“Either you run the day or the day runs you.’ – Jim Rohn

 

 By Lorraine Morris

 

I would like to zone in this week on the areas related to cognitive needs i.e. Focus Time, Time in and Down time. I am aware that it is purple paradise ie: many streets are currently layered with jacaranda flowers in full bloom and I have always believed that the Jacaranda tree should be called exam tree because it is when many people are sitting for their final exams of the year.

There’s an old saying in Zimbabwe, that basically says “if you haven’t started studying by the time the jacarandas have bloomed, you’re going to fail”. I’m hoping though that you have started studying and that with the few tips I am going to share with you today, you will indeed excel.

So, let’s talk a little more about Focus Time. In this zone, you need to spend uninterrupted time focusing on the task at hand.

It’s when you block out time in your diary to focus fully on the subject at hand e.g. studying for your upcoming maths exam.

It means putting your phone in the other room so that you are not distracted with notifications or Whatsapp messages, it’s really about you making yourself unavailable for things other than what you are preparing for. This is referred to as monotasking which makes you more of a productive person.

Many times, we have thought that multitasking is a “thing” but research has shown that when we try and multi-task it takes as much as 40% more time than focusing on one task at a time.

 

 

On average, a person can concentrate for up to 45 mins at a time, and then you would need to take a break before you start the process again.

The purpose of the break-in your routine is to help you create long-term memory.

The trick is to ensure that you have a routine, a regular habit that you follow. I remember when I was back in High School, I would get home from school probably around 4.30pm.  I would have something to eat, take a quick nap (p.s. this is good for you as it enables your prefrontal cortex to grow), then I would study between 7pm – 9pm (with few breaks in between), by doing this daily what I did was create a rhythm and a habit.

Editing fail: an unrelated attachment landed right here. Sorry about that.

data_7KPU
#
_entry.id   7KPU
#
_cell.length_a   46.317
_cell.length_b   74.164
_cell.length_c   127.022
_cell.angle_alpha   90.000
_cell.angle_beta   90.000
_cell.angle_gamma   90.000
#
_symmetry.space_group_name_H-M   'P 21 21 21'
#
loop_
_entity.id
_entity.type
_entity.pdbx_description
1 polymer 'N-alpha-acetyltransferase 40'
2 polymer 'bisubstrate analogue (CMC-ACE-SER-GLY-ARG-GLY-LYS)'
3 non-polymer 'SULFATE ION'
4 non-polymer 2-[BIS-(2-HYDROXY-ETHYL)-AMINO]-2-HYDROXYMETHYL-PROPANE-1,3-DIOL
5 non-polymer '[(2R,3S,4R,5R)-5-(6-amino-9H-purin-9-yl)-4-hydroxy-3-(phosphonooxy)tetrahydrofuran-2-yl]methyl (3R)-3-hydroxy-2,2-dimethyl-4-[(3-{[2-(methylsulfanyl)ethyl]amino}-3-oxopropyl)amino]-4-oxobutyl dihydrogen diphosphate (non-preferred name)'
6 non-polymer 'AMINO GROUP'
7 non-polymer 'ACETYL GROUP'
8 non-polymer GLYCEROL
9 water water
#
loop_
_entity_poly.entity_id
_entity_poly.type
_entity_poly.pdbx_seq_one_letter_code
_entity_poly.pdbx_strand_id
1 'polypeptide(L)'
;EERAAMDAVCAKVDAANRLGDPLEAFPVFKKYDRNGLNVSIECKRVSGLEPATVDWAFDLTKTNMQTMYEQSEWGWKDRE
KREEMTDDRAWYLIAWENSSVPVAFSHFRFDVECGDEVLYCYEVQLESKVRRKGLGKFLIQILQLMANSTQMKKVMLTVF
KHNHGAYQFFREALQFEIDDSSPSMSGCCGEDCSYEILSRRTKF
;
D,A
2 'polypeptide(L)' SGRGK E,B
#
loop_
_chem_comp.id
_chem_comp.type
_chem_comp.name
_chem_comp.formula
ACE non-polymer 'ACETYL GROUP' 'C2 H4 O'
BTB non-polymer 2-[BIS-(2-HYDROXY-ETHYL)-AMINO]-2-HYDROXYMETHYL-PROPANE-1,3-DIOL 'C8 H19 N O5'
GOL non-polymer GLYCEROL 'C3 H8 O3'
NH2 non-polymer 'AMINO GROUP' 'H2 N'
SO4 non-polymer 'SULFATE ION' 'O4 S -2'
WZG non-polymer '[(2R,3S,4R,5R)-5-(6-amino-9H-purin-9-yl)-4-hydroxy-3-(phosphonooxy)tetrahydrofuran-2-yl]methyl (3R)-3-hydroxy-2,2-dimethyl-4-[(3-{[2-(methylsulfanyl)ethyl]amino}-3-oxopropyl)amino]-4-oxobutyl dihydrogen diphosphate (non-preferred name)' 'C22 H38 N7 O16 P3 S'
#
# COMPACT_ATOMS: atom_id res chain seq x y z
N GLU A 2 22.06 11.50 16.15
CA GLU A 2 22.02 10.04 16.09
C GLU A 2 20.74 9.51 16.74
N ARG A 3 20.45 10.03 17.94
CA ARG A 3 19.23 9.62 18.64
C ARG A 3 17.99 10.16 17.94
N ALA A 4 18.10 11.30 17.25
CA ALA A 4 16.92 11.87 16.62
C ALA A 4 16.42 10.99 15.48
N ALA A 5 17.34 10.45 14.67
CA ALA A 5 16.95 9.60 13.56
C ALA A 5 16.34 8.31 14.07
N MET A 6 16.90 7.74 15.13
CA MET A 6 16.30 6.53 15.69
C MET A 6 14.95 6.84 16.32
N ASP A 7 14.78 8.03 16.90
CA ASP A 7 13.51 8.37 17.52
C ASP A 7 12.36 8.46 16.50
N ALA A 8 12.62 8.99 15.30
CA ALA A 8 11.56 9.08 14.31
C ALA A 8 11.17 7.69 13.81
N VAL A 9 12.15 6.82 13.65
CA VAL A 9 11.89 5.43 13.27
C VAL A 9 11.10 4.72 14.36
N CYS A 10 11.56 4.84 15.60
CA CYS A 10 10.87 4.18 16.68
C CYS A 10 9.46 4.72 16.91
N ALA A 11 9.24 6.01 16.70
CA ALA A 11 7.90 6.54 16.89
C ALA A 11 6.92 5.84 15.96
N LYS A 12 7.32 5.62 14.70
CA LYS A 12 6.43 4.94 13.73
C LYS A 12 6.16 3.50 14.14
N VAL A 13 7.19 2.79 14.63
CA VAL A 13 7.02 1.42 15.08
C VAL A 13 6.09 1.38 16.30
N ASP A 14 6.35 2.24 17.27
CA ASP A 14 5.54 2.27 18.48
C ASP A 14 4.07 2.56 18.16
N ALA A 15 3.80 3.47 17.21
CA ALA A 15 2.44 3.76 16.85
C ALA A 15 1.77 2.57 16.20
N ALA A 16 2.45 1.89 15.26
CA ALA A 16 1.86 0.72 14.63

I didn’t have to invest energy in deciding when I was going to focus because it was a habit that I had begun to do repeatedly.

 

 

Let’s zone in on downtime, It’s important to be intentional about what you plan to do e.g. will it be watching TV, exploring the outdoors or taking some time to detox? In the same way that you plan how many hours at a time you will study you need to plan how much time you will take to just relax.

I would like to stress the fact that relaxing during exam time is not wrong – you just need to plan when you will do it, the power is in the integration of your focus time and your downtime, if you decide its best to cut out all forms of downtime you will begin to associate education with punishment which is not the case.

The last zone in terms of cognitive needs is time in, the encouragement here is to add mindful moments to your day. Mindfulness is all about paying conscious attention to and becoming aware of the present moment, often using the breath, meditation on the work of God and prayer.  When one meditates It teaches one the ability to accept and sit with difficult feelings in the same way that we can with happy ones.

It helps one to see things from a different perspective, without judgement and with kindness to oneself. If you have a diary, take a moment during this time to write down your thoughts and your feelings, journaling is a very powerful tool that helps one’s cognitive abilities.

I hope this gives you a few tips on what you can do to finish strong during this exam season, remember you run the day or the day runs you – the power is in your hands.

 

 

   Just to summarise the 7 nutrients I introduced you to are:

  1. Focus Time: This refers to when we focus on our tasks in a goal-oriented way, it’s about ensuring that you do not multi-task (p.s. multi-tasking is not good for the brain).
  2. Physical Time: This refers to when we move our bodies, aerobically if medically possible, we strengthen the brain in many ways.
  3. Play Time: This refers to when we allow ourselves to just have fun, be playful and be creative. When we play, we in actual fact help our brains to make new connections
  4. Connecting Time: This refers to when we connect with other people, ideally in person, and when we take time to appreciate our connection to the natural world around us, we activate and reinforce the brain’s relational circuitry. This is one of the things that we missed a lot during the hard lockdowns when we were unable to meet and connect with others.
  5. Down Time: This refers to when we let our minds wander or simply relax, we help the brain recharge. Think of this as the time when you sit on the couch and watch your favourite soapie or are out in the garden just enjoying soaking in the sun.
  6. Time In: This refers to when we quietly reflect internally, focusing on sensations, images, feelings and thoughts, we help to better integrate the brain.
  7. Sleep Time: This refers to when we give the brain the rest it needs, we consolidate learning and recover from the experiences of the day.

 

 

Have a good week ahead, remember you can change only if you want to!

 

Lorraine Morris is Co-Founder Musikana Foundation – musikanafoundation@gmail.com  Instagram @musikanafoundation

Revive and Thrive Hub – info@reviveandhtrivehub.com   Instagram @reviveandthrivehub

https://www.linkedin.com/company/revive-and-thrive-hub/

 

 

 

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